VW’s ‘future Kombi’ concept shown as smart cargo hauler
Hanover - With the I.D. Buzz Cargo concept, Volkswagen is showing an obvious commercial vehicle application of its upcoming electric vehicle architecture, and it’s got some smart toys onboard.
The I.D. Buzz people mover, with ultra-cool retro styling inspired by the Type 1 Kombi of the '60s, is set to go on sale globally from 2022, but the panel van version, previewed by this concept, could see light of day as early as 2021.
“With the world premiere of the new I.D. Buzz Cargo, Volkswagen Commercial Vehicles is showing how an electrically powered and completely redeveloped Transporter might change the world of LCVs,” the commercial division said at its IAA Hanover Show unveiling.
Far more than just a load-hauler, however, the concept packs full Level 4 autonomous driving capability, although this technology is not set to hit the market until at least 2025.
What could be closer to reality though, is its “internet of things” smart shelving system with sensors that can actually keep track of cargo. Using the vehicle’s onboard WiFi and a mobile radio network, the control unit can communicate with a company’s job or order-management system, enabling precise online management of the type and quantity of freight and equipment.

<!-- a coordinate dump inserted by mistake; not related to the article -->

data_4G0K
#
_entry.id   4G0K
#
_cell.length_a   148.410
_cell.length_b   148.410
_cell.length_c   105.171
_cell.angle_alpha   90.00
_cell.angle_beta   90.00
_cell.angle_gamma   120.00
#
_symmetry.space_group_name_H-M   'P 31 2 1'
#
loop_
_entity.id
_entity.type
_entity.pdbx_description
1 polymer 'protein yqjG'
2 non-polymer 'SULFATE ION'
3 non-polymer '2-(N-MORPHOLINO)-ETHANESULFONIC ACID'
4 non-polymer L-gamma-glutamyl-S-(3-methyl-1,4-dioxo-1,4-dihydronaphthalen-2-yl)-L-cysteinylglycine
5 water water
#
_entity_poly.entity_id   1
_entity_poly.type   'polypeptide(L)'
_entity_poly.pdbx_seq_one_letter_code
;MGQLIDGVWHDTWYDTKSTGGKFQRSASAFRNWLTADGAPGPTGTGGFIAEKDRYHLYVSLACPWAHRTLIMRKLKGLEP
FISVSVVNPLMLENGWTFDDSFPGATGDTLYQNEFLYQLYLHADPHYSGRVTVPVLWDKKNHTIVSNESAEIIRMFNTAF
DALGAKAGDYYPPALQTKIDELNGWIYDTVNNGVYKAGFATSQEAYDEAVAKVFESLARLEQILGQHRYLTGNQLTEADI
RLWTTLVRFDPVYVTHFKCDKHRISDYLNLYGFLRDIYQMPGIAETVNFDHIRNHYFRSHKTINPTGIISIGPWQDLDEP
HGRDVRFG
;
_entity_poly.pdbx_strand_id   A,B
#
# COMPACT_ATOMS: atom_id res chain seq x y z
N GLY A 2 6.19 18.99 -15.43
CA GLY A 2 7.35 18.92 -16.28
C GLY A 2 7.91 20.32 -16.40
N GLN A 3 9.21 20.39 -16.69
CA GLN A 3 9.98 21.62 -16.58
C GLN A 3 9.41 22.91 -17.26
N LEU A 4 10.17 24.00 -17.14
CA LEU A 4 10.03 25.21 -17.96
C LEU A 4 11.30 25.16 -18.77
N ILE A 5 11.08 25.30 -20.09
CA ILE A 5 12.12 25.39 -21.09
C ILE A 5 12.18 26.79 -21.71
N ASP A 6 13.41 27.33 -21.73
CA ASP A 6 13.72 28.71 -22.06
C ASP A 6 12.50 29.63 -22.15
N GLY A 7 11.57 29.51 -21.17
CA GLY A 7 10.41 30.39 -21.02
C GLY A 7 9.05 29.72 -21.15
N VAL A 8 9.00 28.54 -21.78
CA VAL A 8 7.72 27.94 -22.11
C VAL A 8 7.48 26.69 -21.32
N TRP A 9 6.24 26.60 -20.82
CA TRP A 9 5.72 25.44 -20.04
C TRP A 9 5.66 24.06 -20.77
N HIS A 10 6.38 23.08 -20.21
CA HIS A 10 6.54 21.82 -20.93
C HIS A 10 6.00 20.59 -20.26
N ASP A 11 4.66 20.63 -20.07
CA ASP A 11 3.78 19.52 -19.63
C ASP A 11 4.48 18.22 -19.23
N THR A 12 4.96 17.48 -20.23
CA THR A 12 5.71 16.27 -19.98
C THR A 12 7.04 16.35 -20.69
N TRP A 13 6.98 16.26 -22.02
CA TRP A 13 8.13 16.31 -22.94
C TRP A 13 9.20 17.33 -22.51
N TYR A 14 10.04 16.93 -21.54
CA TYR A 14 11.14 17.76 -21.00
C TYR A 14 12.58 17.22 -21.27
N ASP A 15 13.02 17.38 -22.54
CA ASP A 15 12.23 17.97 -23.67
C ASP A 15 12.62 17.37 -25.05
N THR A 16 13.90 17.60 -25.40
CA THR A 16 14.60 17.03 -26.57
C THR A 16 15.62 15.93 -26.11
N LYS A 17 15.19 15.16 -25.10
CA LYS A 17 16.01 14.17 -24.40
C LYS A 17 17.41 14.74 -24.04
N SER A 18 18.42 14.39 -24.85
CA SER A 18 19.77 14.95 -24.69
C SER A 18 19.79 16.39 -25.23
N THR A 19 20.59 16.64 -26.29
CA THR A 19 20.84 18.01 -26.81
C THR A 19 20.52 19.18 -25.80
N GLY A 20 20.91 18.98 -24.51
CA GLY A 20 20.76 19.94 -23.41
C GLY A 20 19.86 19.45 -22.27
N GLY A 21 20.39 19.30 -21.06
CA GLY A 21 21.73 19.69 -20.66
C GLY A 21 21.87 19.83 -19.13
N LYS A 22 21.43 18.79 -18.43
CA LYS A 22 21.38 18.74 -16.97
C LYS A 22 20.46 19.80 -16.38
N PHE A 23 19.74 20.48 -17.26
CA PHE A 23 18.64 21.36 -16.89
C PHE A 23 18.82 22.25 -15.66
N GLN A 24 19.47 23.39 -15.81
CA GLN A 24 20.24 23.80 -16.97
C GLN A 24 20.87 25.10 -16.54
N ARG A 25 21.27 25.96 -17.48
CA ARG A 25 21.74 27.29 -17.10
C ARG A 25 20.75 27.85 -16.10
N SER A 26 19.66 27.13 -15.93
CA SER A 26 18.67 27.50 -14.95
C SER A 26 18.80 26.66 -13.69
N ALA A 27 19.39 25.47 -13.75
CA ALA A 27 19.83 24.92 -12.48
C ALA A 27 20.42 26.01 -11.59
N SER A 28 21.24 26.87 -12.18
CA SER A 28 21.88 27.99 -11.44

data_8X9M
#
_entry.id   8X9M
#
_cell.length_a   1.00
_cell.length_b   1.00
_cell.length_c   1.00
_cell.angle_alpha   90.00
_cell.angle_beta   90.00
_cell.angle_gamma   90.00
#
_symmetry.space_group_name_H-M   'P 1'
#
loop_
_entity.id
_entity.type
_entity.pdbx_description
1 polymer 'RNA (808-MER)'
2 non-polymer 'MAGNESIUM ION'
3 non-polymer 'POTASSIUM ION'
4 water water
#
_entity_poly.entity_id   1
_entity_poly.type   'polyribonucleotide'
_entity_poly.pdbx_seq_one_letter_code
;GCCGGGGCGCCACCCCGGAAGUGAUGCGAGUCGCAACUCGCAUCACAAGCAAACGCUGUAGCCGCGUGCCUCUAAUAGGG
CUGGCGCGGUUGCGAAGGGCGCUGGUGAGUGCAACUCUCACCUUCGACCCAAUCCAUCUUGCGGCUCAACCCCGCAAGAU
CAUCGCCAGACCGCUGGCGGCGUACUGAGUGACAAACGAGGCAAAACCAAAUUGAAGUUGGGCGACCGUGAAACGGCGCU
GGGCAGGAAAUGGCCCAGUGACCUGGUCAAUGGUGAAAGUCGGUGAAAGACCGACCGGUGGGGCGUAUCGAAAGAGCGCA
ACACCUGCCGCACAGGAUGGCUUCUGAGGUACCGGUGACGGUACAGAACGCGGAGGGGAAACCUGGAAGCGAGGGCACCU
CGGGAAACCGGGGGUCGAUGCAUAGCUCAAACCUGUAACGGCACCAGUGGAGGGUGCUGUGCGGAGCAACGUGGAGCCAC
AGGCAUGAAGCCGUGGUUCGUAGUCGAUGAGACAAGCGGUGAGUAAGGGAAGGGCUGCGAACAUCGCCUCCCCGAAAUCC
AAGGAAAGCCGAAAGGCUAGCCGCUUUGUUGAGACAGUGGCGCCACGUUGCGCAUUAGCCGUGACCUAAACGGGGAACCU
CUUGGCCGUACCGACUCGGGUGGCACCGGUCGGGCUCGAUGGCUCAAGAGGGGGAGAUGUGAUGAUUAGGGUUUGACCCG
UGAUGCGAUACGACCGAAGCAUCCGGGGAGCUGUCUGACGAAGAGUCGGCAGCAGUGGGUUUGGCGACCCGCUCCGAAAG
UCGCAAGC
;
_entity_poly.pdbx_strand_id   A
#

The van has a flexible route planning system that takes customer appointments into account.
There’s also a Safety Check function that kicks in before the journey even starts, indicating whether there are any unsecured tools or parts.
Taking advantage of the on-board batteries is a 230V power socket that can power workers’ tools for hours.
On that note, the production version will be available with a range of batteries integrated into the floor and (depending on the customer’s budget) they enable a range of between 320 and 545km between charges, when measured on the WLTP cycle.
The concept vehicle’s driving range is given an extra boost, of up to 15km a day, by a photovoltaic solar panel built into the roof.
The van is powered by a 150kW electric motor built into the rear axle.